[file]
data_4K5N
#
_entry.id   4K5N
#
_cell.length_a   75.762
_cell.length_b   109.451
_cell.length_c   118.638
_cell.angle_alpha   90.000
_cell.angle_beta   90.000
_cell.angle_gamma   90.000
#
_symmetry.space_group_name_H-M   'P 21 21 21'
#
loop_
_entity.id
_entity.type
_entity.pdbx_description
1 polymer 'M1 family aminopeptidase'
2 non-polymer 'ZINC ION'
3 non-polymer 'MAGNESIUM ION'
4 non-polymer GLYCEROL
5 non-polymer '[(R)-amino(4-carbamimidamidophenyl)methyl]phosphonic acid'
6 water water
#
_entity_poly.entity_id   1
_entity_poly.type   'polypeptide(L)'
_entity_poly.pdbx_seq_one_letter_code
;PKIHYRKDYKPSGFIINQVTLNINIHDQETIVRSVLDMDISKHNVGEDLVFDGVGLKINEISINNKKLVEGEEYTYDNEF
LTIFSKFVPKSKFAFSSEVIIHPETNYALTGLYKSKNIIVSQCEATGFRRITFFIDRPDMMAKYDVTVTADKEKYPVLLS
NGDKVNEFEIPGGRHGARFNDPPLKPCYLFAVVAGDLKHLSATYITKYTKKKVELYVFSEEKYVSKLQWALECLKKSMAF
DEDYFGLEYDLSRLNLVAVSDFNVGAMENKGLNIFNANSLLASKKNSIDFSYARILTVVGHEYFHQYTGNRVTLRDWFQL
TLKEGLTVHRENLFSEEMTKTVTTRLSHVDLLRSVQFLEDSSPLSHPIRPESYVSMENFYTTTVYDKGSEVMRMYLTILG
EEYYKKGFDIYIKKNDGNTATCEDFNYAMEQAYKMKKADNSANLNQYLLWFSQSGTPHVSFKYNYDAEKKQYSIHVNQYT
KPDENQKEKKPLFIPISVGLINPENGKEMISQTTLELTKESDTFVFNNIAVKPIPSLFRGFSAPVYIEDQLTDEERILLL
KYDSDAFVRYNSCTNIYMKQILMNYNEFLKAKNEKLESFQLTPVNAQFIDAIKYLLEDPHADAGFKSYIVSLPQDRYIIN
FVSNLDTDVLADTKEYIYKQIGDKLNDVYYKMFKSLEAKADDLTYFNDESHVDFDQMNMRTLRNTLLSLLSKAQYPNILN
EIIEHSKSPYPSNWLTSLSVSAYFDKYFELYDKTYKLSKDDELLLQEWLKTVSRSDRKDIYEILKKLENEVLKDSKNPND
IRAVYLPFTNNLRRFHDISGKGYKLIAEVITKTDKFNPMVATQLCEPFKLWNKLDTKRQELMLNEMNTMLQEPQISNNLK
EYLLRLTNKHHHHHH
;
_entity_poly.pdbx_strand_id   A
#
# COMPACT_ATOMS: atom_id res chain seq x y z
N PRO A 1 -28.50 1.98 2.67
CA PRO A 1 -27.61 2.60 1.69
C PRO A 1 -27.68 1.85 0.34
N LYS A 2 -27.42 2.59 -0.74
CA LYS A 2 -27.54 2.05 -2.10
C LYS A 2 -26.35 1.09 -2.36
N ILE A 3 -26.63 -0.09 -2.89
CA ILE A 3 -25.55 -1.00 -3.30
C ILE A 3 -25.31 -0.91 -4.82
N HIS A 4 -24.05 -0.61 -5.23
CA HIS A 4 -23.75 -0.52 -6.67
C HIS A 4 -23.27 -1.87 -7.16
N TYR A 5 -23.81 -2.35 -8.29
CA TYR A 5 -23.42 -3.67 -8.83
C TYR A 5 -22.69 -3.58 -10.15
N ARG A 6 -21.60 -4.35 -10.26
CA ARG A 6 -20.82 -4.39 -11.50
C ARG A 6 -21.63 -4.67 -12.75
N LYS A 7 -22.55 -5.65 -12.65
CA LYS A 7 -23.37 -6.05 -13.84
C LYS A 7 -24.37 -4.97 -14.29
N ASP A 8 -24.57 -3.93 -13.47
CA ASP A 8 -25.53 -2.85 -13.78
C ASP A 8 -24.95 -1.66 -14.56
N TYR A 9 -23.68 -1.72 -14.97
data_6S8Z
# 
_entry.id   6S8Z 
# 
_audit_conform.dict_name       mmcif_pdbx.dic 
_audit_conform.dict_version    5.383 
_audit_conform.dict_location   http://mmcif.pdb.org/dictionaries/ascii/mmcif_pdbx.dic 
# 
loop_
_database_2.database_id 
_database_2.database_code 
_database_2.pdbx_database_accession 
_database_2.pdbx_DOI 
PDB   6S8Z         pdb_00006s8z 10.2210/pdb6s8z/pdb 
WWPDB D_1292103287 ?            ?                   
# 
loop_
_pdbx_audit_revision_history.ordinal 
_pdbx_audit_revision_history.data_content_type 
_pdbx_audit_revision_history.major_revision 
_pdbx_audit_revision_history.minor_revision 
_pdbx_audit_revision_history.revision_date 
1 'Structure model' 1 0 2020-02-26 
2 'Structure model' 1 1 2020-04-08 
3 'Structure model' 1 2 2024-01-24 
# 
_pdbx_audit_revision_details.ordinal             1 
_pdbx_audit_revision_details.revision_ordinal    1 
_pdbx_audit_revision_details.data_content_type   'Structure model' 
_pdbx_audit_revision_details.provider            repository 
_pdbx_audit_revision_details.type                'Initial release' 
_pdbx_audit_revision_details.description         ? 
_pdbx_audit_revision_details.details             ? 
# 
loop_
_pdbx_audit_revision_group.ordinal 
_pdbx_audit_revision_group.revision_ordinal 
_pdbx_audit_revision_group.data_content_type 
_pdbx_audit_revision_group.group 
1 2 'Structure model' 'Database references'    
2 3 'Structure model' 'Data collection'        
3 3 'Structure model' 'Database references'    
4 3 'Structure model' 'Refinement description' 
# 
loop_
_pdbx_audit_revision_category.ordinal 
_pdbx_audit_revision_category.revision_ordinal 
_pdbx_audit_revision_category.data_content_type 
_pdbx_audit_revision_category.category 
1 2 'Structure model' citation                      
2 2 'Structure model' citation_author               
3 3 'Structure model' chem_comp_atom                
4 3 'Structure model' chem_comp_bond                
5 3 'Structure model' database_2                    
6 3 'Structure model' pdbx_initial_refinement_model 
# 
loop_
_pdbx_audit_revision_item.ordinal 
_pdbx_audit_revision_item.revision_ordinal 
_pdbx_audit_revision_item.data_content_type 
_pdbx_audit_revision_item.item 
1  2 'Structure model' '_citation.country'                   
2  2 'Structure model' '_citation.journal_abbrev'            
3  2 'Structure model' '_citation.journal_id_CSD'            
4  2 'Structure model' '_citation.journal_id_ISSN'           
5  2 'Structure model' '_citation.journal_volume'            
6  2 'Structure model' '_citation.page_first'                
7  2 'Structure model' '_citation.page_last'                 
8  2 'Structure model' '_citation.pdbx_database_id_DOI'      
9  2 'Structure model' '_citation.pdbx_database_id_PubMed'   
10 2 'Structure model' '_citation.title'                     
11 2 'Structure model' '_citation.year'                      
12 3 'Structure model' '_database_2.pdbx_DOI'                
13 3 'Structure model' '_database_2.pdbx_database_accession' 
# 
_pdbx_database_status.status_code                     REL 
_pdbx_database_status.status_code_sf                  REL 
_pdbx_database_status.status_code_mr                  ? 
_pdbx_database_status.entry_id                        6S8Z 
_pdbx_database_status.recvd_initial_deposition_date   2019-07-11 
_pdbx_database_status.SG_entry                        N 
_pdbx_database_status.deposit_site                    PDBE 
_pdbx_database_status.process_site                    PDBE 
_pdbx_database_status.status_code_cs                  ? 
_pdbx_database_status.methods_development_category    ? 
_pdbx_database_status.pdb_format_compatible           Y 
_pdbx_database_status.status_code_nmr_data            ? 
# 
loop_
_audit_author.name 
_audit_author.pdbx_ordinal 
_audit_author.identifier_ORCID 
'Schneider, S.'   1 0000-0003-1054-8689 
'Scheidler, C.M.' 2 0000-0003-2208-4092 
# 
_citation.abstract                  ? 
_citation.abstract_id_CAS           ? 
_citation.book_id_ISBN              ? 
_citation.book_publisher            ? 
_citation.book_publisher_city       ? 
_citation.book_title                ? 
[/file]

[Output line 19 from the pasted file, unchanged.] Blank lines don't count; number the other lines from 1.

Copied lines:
2 non-polymer 'ZINC ION'